1. Crowds: A visit to one of the caucuses on Caucus night inevitably leads one to find him or herself immersed in a loud crowd, not unlike Jennifer of the Infinite Sphere who found herself out in her kayak with a large flock of White Pelicans. I’d definitely rather be in a flock of squawking White Pelicans than stuck in a crowd of squawking political activists. But that’s just me! Getting through these crowds is never easy, either, with so many people jockeying for your attention. In fact, getting through the crowds is not unlike what Duncan Fraser went through, “bashing” his way through scrub and post-flood thicket on his way to some great birding (including the Satin Flycatcher and the Black-faced Monarch).

2. Rare Visitors: You never know who might turn up at the local caucus, be it a candidate who normally wouldn’t pay Iowa any attention, or that neighbor that you’ve rarely seen out of the house. If you’re the Ecobirder, the rare visitor is the Black-tailed Gull, a bird that is normally found in Asia! Coincidentally, Ecobirder was in Iowa when he snapped those stunning photos (if only the candidates were as photogenic!)! And I have to agree with Ecobirder on the following: “I have to say they have a really great birding community down in Iowa.” And how about a Bullock’s Oriole…in Pennsylvania…in December? According to Cornell, this bad boy should be in Mexico right now (and should never find itself in Pennsylvania at any time of the year). But Drew at the Nemesis Bird saw him (with his neighbors) and has photographic proof! Personally, I’ve never had any luck attracting Orioles here in Iowa… Also, head over to The Feather and the Flower, where noflickster stumbled upon Eastern Bluebirds and Yellow-Bellied Sapsuckers (“Not supposed to be here, according to the range maps”), among others. And, as you’d expect from someone who works at the Cornell Lab or Ornithology, tons of great photos and information. Yeah, you heard that right, he works for the Cornell Lab of Ornithology. Is that a great gig, or what? Does this really count as working? 😉 Maybe we can open up a satellite office in Iowa and I can work there? And Peregrine’s Bird Blog was visited by a Hen Harrier! He’s got photos of that, too. And you absolutely MUST see his photo of a Redshank “Walking on Water.” It will be one of the best photos you will see this year – without a doubt! Submit it!

3. Solicitors: Candidates and their campaign workers are often said to be “courting” their voters, but we all know that’s just a fancy word for “soliciting.” And just like the door-to-door kind, it can get pretty annoying. And if you think the solicitation ends the day before the caucus, you’re wrong! People can change their minds right up to the vote, so expect lots of political “courters” and “solicitors” to be working you for your vote. But if you want to see some real old-fashioned courtship, check out Kate at Outside My Window. She’s got a great post with photographs about the “Courtship Flight” of the Peregrine Falcon! Finally, “courting” we can all enjoy!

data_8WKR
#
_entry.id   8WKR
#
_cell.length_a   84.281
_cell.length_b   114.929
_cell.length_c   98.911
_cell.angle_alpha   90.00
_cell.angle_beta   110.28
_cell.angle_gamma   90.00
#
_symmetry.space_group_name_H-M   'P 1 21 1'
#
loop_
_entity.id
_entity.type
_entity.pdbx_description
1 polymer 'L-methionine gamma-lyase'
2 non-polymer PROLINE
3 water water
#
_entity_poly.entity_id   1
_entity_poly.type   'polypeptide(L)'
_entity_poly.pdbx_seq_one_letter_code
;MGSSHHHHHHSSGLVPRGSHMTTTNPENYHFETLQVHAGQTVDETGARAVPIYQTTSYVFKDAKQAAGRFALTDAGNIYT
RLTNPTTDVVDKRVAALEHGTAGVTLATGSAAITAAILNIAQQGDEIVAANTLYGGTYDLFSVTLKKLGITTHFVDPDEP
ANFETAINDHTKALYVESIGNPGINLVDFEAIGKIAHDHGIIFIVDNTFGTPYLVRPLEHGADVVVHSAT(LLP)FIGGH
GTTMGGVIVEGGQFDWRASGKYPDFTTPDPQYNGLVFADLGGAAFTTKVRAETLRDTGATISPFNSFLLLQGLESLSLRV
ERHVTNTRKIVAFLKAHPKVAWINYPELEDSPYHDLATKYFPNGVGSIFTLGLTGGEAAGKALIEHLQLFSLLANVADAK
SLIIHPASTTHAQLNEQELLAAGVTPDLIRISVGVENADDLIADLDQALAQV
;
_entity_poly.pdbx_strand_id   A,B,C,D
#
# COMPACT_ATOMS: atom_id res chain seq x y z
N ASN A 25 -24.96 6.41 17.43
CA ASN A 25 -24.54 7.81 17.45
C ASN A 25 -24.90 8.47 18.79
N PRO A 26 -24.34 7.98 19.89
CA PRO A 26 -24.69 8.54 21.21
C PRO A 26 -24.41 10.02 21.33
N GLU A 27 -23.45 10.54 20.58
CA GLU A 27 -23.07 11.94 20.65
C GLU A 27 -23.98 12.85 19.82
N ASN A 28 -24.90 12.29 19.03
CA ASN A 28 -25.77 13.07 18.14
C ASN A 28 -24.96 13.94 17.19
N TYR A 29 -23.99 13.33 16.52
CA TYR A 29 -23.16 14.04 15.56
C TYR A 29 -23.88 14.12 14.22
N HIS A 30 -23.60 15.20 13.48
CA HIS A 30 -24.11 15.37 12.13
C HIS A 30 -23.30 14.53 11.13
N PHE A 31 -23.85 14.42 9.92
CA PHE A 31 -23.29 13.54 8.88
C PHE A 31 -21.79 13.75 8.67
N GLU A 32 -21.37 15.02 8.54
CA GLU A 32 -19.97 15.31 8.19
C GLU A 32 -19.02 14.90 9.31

4. Rousing Speeches: Nothing sells a candidate like moving oratory – about the issues, about the concerns of the people, about the State of the Union, etc. Unfortunately, today’s candidates don’t always inspire like some of our past Presidents have. But, never fear, Pohangina Pete is here! From black swans to dead penguins, from oystercatchers to pheasants, you’ll get lost in his writing and you’ll love the photos. Truly one of the best out there! And please visit John Riutta, the Born Again Birdwatcher. He has a wonderfully well-written post describing to the most minute of details his recent experience spending some time with Bushtits. It is a great post, and you will love the prose!

6. Weirdos: Yeah, not very politically correct, I know. But it’s true! Some of the strangest people you’ll ever meet are hardcore politicos. And, because some of the candidates themselves are pretty weird, you can bet you’ll run into their weird supporters, too. Now you know how Monado at Science Notes felt when she stumbled upon this “mutant” starling. Is it half-albino? Quite possibly. One thing’s for sure, like some of the fringe elements you’ll find at the caucuses, this bird just doesn’t “fit in” with your everyday Starlings! And what about pigeons? They are sort-of the “outcasts” of the birding community, aren’t they? Most people don’t like them, most people don’t want them around, and most people give them fun little nicknames like “rats with wings.” And, birders rarely spend their time photographing them. Well, Wanderin’ Weeta has a post up that is sort of an ode to pigeons (or, possibly better entitled an “appreciation” for them), with some great photos (including sunrises and sunsets). No one should consider pigeons any less of a bird ever again!